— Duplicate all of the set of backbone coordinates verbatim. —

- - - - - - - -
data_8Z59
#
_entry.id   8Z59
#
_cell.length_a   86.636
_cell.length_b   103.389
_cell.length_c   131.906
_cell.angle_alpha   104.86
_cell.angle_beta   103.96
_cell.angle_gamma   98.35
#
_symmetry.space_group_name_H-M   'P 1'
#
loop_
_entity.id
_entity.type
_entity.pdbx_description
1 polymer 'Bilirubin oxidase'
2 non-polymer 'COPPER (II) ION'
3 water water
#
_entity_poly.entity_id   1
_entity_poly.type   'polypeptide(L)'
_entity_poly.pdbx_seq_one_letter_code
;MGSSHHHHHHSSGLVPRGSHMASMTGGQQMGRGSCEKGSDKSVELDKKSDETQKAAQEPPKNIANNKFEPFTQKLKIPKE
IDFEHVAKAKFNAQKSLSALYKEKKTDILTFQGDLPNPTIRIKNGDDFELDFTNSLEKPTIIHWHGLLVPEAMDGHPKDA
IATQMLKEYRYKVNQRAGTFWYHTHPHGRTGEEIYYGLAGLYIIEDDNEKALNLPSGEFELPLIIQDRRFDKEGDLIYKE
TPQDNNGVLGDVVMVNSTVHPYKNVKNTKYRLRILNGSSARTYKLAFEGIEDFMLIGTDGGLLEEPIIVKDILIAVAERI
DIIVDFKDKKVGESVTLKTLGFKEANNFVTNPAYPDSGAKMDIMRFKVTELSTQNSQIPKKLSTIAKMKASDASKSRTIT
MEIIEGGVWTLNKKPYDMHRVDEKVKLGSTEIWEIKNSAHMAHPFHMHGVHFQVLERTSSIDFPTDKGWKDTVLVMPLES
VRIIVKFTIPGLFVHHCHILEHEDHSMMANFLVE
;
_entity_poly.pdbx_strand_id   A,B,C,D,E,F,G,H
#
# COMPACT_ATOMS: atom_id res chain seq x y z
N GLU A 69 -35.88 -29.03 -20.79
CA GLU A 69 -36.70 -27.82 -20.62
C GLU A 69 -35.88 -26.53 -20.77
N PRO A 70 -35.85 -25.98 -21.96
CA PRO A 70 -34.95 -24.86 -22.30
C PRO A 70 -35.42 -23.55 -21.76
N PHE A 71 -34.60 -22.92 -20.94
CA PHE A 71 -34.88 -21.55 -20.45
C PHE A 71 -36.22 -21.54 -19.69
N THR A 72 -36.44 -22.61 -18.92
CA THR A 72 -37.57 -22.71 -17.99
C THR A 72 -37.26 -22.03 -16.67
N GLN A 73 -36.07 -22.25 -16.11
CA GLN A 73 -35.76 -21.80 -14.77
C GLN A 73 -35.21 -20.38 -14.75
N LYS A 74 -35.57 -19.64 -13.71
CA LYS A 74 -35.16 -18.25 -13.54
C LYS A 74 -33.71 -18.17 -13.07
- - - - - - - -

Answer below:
data_8Z59
#
_entry.id   8Z59
#
_cell.length_a   86.636
_cell.length_b   103.389
_cell.length_c   131.906
_cell.angle_alpha   104.86
_cell.angle_beta   103.96
_cell.angle_gamma   98.35
#
_symmetry.space_group_name_H-M   'P 1'
#
loop_
_entity.id
_entity.type
_entity.pdbx_description
1 polymer 'Bilirubin oxidase'
2 non-polymer 'COPPER (II) ION'
3 water water
#
_entity_poly.entity_id   1
_entity_poly.type   'polypeptide(L)'
_entity_poly.pdbx_seq_one_letter_code
;MGSSHHHHHHSSGLVPRGSHMASMTGGQQMGRGSCEKGSDKSVELDKKSDETQKAAQEPPKNIANNKFEPFTQKLKIPKE
IDFEHVAKAKFNAQKSLSALYKEKKTDILTFQGDLPNPTIRIKNGDDFELDFTNSLEKPTIIHWHGLLVPEAMDGHPKDA
IATQMLKEYRYKVNQRAGTFWYHTHPHGRTGEEIYYGLAGLYIIEDDNEKALNLPSGEFELPLIIQDRRFDKEGDLIYKE
TPQDNNGVLGDVVMVNSTVHPYKNVKNTKYRLRILNGSSARTYKLAFEGIEDFMLIGTDGGLLEEPIIVKDILIAVAERI
DIIVDFKDKKVGESVTLKTLGFKEANNFVTNPAYPDSGAKMDIMRFKVTELSTQNSQIPKKLSTIAKMKASDASKSRTIT
MEIIEGGVWTLNKKPYDMHRVDEKVKLGSTEIWEIKNSAHMAHPFHMHGVHFQVLERTSSIDFPTDKGWKDTVLVMPLES
VRIIVKFTIPGLFVHHCHILEHEDHSMMANFLVE
;
_entity_poly.pdbx_strand_id   A,B,C,D,E,F,G,H
#
# COMPACT_ATOMS: atom_id res chain seq x y z
N GLU A 69 -35.88 -29.03 -20.79
CA GLU A 69 -36.70 -27.82 -20.62
C GLU A 69 -35.88 -26.53 -20.77
N PRO A 70 -35.85 -25.98 -21.96
CA PRO A 70 -34.95 -24.86 -22.30
C PRO A 70 -35.42 -23.55 -21.76
N PHE A 71 -34.60 -22.92 -20.94
CA PHE A 71 -34.88 -21.55 -20.45
C PHE A 71 -36.22 -21.54 -19.69
N THR A 72 -36.44 -22.61 -18.92
CA THR A 72 -37.57 -22.71 -17.99
C THR A 72 -37.26 -22.03 -16.67
N GLN A 73 -36.07 -22.25 -16.11
CA GLN A 73 -35.76 -21.80 -14.77
C GLN A 73 -35.21 -20.38 -14.75
N LYS A 74 -35.57 -19.64 -13.71
CA LYS A 74 -35.16 -18.25 -13.54
C LYS A 74 -33.71 -18.17 -13.07